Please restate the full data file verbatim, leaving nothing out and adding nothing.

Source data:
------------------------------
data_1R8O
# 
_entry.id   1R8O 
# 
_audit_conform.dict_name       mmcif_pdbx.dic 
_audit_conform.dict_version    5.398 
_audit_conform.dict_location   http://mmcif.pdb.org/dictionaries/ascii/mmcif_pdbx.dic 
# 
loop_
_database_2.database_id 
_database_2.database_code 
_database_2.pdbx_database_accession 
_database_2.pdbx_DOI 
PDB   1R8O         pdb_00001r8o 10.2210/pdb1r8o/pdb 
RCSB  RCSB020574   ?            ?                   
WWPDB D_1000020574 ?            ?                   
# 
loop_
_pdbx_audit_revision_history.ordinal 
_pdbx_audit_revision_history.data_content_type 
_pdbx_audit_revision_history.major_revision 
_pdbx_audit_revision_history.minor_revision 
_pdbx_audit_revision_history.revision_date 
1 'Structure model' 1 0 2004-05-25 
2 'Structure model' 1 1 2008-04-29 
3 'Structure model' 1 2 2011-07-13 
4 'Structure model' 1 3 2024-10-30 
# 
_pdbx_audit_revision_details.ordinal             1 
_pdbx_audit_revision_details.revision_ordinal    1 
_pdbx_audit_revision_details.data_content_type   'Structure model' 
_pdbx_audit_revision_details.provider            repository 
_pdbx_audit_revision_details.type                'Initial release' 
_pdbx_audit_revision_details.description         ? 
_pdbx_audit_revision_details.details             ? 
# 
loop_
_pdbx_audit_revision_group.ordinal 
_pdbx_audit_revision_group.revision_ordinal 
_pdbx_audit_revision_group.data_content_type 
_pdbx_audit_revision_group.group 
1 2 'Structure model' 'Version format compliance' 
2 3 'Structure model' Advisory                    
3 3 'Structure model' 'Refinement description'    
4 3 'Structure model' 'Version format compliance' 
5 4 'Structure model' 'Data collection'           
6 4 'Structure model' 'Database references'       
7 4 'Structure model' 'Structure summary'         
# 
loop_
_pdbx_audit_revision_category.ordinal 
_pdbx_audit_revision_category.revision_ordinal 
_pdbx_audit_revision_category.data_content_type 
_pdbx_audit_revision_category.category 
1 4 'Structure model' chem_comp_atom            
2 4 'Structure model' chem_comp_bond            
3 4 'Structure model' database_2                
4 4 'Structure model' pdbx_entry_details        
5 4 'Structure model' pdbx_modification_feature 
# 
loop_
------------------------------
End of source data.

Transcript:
data_1R8O
# 
_entry.id   1R8O 
# 
_audit_conform.dict_name       mmcif_pdbx.dic 
_audit_conform.dict_version    5.398 
_audit_conform.dict_location   http://mmcif.pdb.org/dictionaries/ascii/mmcif_pdbx.dic 
# 
loop_
_database_2.database_id 
_database_2.database_code 
_database_2.pdbx_database_accession 
_database_2.pdbx_DOI 
PDB   1R8O         pdb_00001r8o 10.2210/pdb1r8o/pdb 
RCSB  RCSB020574   ?            ?                   
WWPDB D_1000020574 ?            ?                   
# 
loop_
_pdbx_audit_revision_history.ordinal 
_pdbx_audit_revision_history.data_content_type 
_pdbx_audit_revision_history.major_revision 
_pdbx_audit_revision_history.minor_revision 
_pdbx_audit_revision_history.revision_date 
1 'Structure model' 1 0 2004-05-25 
2 'Structure model' 1 1 2008-04-29 
3 'Structure model' 1 2 2011-07-13 
4 'Structure model' 1 3 2024-10-30 
# 
_pdbx_audit_revision_details.ordinal             1 
_pdbx_audit_revision_details.revision_ordinal    1 
_pdbx_audit_revision_details.data_content_type   'Structure model' 
_pdbx_audit_revision_details.provider            repository 
_pdbx_audit_revision_details.type                'Initial release' 
_pdbx_audit_revision_details.description         ? 
_pdbx_audit_revision_details.details             ? 
# 
loop_
_pdbx_audit_revision_group.ordinal 
_pdbx_audit_revision_group.revision_ordinal 
_pdbx_audit_revision_group.data_content_type 
_pdbx_audit_revision_group.group 
1 2 'Structure model' 'Version format compliance' 
2 3 'Structure model' Advisory                    
3 3 'Structure model' 'Refinement description'    
4 3 'Structure model' 'Version format compliance' 
5 4 'Structure model' 'Data collection'           
6 4 'Structure model' 'Database references'       
7 4 'Structure model' 'Structure summary'         
# 
loop_
_pdbx_audit_revision_category.ordinal 
_pdbx_audit_revision_category.revision_ordinal 
_pdbx_audit_revision_category.data_content_type 
_pdbx_audit_revision_category.category 
1 4 'Structure model' chem_comp_atom            
2 4 'Structure model' chem_comp_bond            
3 4 'Structure model' database_2                
4 4 'Structure model' pdbx_entry_details        
5 4 'Structure model' pdbx_modification_feature 
# 
loop_